Making, Sustaining, Breaking – The Politics Of Heritage And Culture
5 October 2016
Photo: Jsporysz / Wikimedia (CC BY-SA 3.0)
What does cultural heritage mean today? How is it identified, who preserves it – and what forces work to destroy it? These questions will be taken up at the Annual Conference of the Cluster of Excellence “Asia and Europe in a Global Context” of Heidelberg University, from 12 to 14 October 2016. The Cluster will host the event in collaboration with Forum Transregionale Studien, the Max Weber Foundation and the German Archaeological Institute in Berlin. Under the heading “Making, Sustaining, Breaking – The Politics of Heritage and Culture” researchers from a range of disciplines, such as archaeology, art history, philosophy, musicology or anthropology will explore the nature of the complex interactions impacting on cultural heritage in political and societal discourse.
Prof. Dr. Monica Juneja, an art historian at the Cluster of Excellence and organiser of the conference says: “We have to start by querying the constitution of ‘cultural heritage’, and shed light on its network of relations with politics, society, the environment and scholarly research. In turn we examine how cultural heritage in the form of artefacts, texts, images or music transforms the areas mentioned. How does the concept contribute to creating meaning and identity, and to the (imagined) stability of a cultural, political or social fabric?” Prof. Dr. Andreas Eckert, who chairs the board of the Forum Transregionale Studien, adds: “Not only the making, defining and preserving of cultural goods is deliberate, but also their destruction, decay or ‘abuse’. This can lead to a loss of identity but also to a new sense of meaning.”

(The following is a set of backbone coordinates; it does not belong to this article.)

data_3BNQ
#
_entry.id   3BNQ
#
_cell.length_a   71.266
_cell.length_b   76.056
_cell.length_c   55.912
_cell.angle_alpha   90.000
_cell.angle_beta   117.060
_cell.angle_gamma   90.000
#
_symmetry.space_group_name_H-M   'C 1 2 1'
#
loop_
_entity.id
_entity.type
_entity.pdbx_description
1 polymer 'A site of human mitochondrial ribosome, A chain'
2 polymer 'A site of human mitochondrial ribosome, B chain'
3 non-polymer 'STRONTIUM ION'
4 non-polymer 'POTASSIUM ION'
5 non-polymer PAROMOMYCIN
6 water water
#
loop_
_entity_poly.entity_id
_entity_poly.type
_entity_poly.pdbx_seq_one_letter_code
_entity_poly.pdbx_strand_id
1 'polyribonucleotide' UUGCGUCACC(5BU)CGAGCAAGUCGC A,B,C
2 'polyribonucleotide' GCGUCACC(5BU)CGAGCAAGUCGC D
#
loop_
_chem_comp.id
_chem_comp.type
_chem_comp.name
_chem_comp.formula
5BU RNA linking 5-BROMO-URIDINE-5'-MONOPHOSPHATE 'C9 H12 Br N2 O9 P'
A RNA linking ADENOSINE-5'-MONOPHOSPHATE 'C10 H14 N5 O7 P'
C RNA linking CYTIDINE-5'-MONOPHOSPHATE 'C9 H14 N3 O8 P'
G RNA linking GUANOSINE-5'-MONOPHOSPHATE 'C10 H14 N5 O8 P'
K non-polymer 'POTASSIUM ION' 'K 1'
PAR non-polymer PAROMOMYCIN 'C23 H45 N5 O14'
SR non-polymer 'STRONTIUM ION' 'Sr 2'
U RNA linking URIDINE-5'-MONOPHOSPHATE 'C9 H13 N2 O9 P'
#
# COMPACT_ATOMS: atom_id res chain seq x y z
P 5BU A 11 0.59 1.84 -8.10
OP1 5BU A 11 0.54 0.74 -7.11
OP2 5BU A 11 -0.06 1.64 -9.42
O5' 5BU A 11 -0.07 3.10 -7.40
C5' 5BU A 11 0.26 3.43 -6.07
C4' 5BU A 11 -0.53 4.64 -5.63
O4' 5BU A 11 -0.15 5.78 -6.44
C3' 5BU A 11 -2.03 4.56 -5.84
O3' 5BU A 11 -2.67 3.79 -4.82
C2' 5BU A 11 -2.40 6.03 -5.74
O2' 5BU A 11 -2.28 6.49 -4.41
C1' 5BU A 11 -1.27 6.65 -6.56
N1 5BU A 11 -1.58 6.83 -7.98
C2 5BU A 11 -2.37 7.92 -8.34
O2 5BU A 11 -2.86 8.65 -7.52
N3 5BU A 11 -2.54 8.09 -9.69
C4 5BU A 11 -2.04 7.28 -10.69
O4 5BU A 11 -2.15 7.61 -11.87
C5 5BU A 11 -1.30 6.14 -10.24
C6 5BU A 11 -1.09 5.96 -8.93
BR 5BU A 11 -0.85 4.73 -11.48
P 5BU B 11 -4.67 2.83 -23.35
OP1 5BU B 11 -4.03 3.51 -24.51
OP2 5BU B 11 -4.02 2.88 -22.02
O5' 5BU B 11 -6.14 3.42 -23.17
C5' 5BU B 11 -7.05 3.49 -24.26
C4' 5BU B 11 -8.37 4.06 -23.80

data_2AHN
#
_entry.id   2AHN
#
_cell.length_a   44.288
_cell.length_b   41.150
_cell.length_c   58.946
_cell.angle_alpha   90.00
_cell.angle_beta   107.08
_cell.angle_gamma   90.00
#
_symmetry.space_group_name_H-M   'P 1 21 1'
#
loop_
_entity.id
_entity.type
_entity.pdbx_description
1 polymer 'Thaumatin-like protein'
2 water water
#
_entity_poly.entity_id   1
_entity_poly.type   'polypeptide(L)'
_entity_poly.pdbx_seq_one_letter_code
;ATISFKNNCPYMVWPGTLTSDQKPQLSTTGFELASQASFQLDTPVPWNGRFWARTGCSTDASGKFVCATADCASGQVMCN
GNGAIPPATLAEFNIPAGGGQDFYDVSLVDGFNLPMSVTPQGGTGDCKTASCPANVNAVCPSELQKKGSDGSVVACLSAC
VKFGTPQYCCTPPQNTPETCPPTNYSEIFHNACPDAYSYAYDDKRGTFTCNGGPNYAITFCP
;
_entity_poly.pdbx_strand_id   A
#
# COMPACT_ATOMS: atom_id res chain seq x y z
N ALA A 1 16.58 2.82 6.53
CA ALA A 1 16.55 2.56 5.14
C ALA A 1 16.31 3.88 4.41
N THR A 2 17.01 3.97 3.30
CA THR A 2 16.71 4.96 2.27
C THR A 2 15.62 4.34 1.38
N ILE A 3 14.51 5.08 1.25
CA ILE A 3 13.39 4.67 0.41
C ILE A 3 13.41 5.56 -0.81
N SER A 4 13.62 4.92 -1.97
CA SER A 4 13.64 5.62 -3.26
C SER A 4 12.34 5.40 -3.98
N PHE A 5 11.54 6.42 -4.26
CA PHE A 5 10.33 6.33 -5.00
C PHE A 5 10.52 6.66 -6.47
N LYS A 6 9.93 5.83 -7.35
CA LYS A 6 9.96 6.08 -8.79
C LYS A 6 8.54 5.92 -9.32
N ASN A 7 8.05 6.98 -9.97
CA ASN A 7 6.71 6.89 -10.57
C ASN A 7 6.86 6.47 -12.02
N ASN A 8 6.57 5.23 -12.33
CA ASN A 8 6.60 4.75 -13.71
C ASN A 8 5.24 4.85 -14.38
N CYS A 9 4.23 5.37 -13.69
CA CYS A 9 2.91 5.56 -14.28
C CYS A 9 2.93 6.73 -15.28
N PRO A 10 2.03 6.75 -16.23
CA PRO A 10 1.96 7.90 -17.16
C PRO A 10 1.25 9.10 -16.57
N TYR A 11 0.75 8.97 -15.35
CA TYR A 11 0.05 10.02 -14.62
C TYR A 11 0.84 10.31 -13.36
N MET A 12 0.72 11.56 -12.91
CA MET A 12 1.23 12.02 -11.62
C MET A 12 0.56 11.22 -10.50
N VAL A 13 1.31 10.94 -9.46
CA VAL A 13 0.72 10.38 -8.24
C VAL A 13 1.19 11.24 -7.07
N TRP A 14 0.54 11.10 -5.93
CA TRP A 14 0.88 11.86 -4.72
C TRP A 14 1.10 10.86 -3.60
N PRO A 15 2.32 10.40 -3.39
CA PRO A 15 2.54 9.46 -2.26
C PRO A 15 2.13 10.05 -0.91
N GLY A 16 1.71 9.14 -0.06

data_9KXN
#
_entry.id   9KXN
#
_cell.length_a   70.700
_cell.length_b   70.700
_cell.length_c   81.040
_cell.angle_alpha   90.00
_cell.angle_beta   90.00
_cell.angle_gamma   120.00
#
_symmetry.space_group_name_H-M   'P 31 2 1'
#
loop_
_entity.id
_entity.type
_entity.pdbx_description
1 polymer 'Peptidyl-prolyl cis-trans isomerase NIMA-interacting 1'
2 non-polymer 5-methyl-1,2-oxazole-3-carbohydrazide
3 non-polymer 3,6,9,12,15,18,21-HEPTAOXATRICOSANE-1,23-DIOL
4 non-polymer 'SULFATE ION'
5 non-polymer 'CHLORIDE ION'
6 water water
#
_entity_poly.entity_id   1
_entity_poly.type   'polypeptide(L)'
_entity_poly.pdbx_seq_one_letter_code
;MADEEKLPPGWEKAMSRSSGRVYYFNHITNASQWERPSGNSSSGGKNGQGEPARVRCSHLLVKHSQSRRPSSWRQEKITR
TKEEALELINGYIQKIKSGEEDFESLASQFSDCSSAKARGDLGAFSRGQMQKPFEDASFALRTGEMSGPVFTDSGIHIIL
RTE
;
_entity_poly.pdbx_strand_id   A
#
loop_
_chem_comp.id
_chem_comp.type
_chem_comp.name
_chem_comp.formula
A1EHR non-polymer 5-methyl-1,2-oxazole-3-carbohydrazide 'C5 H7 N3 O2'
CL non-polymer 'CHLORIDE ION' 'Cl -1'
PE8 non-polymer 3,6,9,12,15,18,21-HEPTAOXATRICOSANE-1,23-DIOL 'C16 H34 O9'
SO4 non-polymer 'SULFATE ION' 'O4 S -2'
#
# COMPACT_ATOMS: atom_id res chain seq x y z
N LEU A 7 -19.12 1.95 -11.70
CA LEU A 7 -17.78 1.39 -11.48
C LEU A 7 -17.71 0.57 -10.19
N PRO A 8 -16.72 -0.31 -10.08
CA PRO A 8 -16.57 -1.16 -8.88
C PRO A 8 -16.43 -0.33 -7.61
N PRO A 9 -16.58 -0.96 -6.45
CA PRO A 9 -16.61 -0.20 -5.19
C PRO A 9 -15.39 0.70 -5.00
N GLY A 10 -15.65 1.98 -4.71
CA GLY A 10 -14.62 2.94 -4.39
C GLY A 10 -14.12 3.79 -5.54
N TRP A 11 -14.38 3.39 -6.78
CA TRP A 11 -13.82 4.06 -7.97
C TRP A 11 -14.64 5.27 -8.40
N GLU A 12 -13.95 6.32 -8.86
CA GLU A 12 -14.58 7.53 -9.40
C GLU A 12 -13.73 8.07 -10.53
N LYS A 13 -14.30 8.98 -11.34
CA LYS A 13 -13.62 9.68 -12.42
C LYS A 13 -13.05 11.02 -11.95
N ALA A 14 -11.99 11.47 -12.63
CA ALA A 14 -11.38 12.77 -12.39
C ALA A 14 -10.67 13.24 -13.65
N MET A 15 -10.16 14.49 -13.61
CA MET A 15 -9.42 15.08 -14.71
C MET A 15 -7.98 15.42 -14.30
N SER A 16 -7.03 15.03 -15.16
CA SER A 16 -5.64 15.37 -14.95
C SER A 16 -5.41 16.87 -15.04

While ongoing academic debates increasingly seek to distinguishthe concept of “culture” from that of “nation”, there is equally a counter movement to consolidate, or even redefine, national identity as culturally homogeneous. Prof. Dr. Hans van Ess of the Max Weber Foundation underlines: “At a time when new nation states are emerging and established ones are redefining themselves, the wish for stability also expresses itself in revolution and religious fundamentalism. In this context, cultural heritage often takes on a new significance, but in some cases may also be ignored or simply eliminated.” And Dr. Philipp von Rummel of the German Archeological Institute believes: “It is one of the responsibilities of the humanities to shed light on these interactive relations.”
The annual conference will open with a lecture by Prof. Dr. Nayanjot Lahiri, a historian from Ashoka University, Delhi. Her talk “Heritage at the Intersection of Politics and People – India’s Archaeological Heritage” will focus on contesting claims of communities and groups to historical sites in India and the role of politics in the domain of cultural heritage. The destruction of cultural monuments in Iraq and Syria will be the topic of a second public lecture, by Prof. Dr. Sinan Antoon, an author and literary scholar from the Gallatin School of Individualized Study of the New York University (USA). He is currently a fellow at the Wissenschaftskolleg zu Berlin. Sinan Antoon will discuss how artistic and literary imaginations respond to the challenge posed by the “Ruins of these Ruins”. The lectures will take place on 12 October (Prof. Lahiri) in the Aula of the Alte Universität, Grabengasse 1, and on 13 October (Prof. Antoon) in the KJC, Voßstraße 2, building 4400. They all start at 6pm and will be in English.